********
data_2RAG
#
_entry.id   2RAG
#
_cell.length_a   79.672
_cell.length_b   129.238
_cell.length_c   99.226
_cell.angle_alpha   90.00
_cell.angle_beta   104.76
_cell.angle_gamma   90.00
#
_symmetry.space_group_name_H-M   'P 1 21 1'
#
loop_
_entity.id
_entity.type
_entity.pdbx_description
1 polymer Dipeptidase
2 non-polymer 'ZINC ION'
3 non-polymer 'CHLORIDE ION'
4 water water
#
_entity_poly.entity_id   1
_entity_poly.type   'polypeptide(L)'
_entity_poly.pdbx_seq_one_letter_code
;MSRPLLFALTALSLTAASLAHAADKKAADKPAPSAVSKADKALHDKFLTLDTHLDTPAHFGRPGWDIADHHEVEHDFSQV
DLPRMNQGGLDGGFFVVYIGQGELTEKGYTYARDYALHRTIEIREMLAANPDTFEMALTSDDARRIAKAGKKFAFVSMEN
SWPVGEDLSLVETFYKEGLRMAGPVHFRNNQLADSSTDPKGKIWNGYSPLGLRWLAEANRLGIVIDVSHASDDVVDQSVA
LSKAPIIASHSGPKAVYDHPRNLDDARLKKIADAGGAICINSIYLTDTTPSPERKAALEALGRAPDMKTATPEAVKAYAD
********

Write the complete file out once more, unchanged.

data_2RAG
#
_entry.id   2RAG
#
_cell.length_a   79.672
_cell.length_b   129.238
_cell.length_c   99.226
_cell.angle_alpha   90.00
_cell.angle_beta   104.76
_cell.angle_gamma   90.00
#
_symmetry.space_group_name_H-M   'P 1 21 1'
#
loop_
_entity.id
_entity.type
_entity.pdbx_description
1 polymer Dipeptidase
2 non-polymer 'ZINC ION'
3 non-polymer 'CHLORIDE ION'
4 water water
#
_entity_poly.entity_id   1
_entity_poly.type   'polypeptide(L)'
_entity_poly.pdbx_seq_one_letter_code
;MSRPLLFALTALSLTAASLAHAADKKAADKPAPSAVSKADKALHDKFLTLDTHLDTPAHFGRPGWDIADHHEVEHDFSQV
DLPRMNQGGLDGGFFVVYIGQGELTEKGYTYARDYALHRTIEIREMLAANPDTFEMALTSDDARRIAKAGKKFAFVSMEN
SWPVGEDLSLVETFYKEGLRMAGPVHFRNNQLADSSTDPKGKIWNGYSPLGLRWLAEANRLGIVIDVSHASDDVVDQSVA
LSKAPIIASHSGPKAVYDHPRNLDDARLKKIADAGGAICINSIYLTDTTPSPERKAALEALGRAPDMKTATPEAVKAYAD